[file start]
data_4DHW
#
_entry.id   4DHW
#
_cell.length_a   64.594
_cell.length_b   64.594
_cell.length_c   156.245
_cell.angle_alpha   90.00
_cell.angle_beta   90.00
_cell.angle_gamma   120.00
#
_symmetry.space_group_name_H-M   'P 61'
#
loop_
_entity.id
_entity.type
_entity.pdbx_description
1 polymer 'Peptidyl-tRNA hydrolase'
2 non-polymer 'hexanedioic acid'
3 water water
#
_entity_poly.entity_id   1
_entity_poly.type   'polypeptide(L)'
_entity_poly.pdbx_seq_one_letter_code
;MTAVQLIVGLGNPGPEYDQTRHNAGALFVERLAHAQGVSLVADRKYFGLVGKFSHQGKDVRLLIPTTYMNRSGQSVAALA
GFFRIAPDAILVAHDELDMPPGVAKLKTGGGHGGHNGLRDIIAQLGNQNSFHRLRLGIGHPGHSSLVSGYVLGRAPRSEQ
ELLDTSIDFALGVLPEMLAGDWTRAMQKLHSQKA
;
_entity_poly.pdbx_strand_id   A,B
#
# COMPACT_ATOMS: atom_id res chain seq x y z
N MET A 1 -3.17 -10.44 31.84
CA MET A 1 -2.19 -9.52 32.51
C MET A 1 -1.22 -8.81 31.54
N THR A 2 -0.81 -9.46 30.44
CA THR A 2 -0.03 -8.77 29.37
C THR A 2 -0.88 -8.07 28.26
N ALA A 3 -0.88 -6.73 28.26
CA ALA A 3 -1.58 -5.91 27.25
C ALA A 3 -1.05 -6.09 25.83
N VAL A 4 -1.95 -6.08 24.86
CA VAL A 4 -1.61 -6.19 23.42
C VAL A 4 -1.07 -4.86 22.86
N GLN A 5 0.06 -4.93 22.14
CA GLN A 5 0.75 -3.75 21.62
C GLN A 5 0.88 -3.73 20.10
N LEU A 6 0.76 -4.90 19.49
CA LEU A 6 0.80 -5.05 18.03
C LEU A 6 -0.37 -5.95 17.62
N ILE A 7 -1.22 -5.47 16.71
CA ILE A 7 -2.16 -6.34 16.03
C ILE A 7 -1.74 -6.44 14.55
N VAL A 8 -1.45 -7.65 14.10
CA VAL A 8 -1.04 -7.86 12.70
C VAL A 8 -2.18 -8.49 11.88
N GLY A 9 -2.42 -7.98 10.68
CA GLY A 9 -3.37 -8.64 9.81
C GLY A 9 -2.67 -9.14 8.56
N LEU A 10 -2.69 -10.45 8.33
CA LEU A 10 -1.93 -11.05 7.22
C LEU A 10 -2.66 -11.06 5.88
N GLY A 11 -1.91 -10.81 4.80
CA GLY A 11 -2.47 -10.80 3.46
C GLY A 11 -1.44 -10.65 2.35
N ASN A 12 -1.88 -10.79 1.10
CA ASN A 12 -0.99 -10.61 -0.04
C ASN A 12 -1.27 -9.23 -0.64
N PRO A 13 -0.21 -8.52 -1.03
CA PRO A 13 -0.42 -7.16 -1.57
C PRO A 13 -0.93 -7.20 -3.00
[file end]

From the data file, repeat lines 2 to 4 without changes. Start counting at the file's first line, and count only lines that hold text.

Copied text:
#
_entry.id   4DHW
#